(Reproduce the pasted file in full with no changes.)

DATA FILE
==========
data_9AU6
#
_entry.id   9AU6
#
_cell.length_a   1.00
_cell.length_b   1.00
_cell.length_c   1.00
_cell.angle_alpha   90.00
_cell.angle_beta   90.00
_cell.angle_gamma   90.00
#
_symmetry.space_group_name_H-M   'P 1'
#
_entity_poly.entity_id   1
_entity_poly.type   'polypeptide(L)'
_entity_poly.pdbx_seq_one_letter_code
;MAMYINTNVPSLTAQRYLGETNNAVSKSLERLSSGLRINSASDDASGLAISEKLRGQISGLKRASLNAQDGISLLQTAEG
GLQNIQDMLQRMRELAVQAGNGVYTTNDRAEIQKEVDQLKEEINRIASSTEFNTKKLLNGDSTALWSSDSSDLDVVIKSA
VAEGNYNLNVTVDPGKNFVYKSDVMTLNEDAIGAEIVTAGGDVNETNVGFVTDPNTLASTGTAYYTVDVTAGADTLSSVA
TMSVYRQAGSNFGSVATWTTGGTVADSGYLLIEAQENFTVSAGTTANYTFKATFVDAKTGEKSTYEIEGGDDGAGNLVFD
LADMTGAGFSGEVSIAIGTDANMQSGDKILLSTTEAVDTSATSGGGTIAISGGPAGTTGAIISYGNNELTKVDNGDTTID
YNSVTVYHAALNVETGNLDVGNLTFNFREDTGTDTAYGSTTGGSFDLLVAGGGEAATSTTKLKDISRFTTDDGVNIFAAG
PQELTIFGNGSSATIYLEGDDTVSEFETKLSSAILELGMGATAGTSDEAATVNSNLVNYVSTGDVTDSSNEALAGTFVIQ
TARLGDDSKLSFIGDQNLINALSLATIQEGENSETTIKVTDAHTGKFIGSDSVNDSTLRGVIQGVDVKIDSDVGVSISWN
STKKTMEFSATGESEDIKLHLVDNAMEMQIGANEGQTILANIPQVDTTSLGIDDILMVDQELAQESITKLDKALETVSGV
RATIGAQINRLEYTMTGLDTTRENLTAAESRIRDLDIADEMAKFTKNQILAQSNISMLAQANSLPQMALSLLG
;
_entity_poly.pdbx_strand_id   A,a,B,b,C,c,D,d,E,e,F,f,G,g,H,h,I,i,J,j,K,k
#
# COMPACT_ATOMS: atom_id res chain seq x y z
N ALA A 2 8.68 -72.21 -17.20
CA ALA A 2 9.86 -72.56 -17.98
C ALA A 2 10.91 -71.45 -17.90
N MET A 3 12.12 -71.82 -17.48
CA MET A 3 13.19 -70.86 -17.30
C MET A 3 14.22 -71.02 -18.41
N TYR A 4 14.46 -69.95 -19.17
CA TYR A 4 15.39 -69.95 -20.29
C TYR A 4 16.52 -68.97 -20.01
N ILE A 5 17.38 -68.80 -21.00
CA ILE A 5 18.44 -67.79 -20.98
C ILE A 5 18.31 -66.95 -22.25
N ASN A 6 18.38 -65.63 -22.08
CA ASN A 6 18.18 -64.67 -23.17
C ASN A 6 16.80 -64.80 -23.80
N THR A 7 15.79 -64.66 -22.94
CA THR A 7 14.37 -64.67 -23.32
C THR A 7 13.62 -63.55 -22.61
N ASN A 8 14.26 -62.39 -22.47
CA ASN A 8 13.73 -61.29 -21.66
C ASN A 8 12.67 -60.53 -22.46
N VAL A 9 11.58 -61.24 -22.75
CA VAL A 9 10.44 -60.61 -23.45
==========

data_9AU6
#
_entry.id   9AU6
#
_cell.length_a   1.00
_cell.length_b   1.00
_cell.length_c   1.00
_cell.angle_alpha   90.00
_cell.angle_beta   90.00
_cell.angle_gamma   90.00
#
_symmetry.space_group_name_H-M   'P 1'
#
_entity_poly.entity_id   1
_entity_poly.type   'polypeptide(L)'
_entity_poly.pdbx_seq_one_letter_code
;MAMYINTNVPSLTAQRYLGETNNAVSKSLERLSSGLRINSASDDASGLAISEKLRGQISGLKRASLNAQDGISLLQTAEG
GLQNIQDMLQRMRELAVQAGNGVYTTNDRAEIQKEVDQLKEEINRIASSTEFNTKKLLNGDSTALWSSDSSDLDVVIKSA
VAEGNYNLNVTVDPGKNFVYKSDVMTLNEDAIGAEIVTAGGDVNETNVGFVTDPNTLASTGTAYYTVDVTAGADTLSSVA
TMSVYRQAGSNFGSVATWTTGGTVADSGYLLIEAQENFTVSAGTTANYTFKATFVDAKTGEKSTYEIEGGDDGAGNLVFD
LADMTGAGFSGEVSIAIGTDANMQSGDKILLSTTEAVDTSATSGGGTIAISGGPAGTTGAIISYGNNELTKVDNGDTTID
YNSVTVYHAALNVETGNLDVGNLTFNFREDTGTDTAYGSTTGGSFDLLVAGGGEAATSTTKLKDISRFTTDDGVNIFAAG
PQELTIFGNGSSATIYLEGDDTVSEFETKLSSAILELGMGATAGTSDEAATVNSNLVNYVSTGDVTDSSNEALAGTFVIQ
TARLGDDSKLSFIGDQNLINALSLATIQEGENSETTIKVTDAHTGKFIGSDSVNDSTLRGVIQGVDVKIDSDVGVSISWN
STKKTMEFSATGESEDIKLHLVDNAMEMQIGANEGQTILANIPQVDTTSLGIDDILMVDQELAQESITKLDKALETVSGV
RATIGAQINRLEYTMTGLDTTRENLTAAESRIRDLDIADEMAKFTKNQILAQSNISMLAQANSLPQMALSLLG
;
_entity_poly.pdbx_strand_id   A,a,B,b,C,c,D,d,E,e,F,f,G,g,H,h,I,i,J,j,K,k
#
# COMPACT_ATOMS: atom_id res chain seq x y z
N ALA A 2 8.68 -72.21 -17.20
CA ALA A 2 9.86 -72.56 -17.98
C ALA A 2 10.91 -71.45 -17.90
N MET A 3 12.12 -71.82 -17.48
CA MET A 3 13.19 -70.86 -17.30
C MET A 3 14.22 -71.02 -18.41
N TYR A 4 14.46 -69.95 -19.17
CA TYR A 4 15.39 -69.95 -20.29
C TYR A 4 16.52 -68.97 -20.01
N ILE A 5 17.38 -68.80 -21.00
CA ILE A 5 18.44 -67.79 -20.98
C ILE A 5 18.31 -66.95 -22.25
N ASN A 6 18.38 -65.63 -22.08
CA ASN A 6 18.18 -64.67 -23.17
C ASN A 6 16.80 -64.80 -23.80
N THR A 7 15.79 -64.66 -22.94
CA THR A 7 14.37 -64.67 -23.32
C THR A 7 13.62 -63.55 -22.61
N ASN A 8 14.26 -62.39 -22.47
CA ASN A 8 13.73 -61.29 -21.66
C ASN A 8 12.67 -60.53 -22.46
N VAL A 9 11.58 -61.24 -22.75
CA VAL A 9 10.44 -60.61 -23.45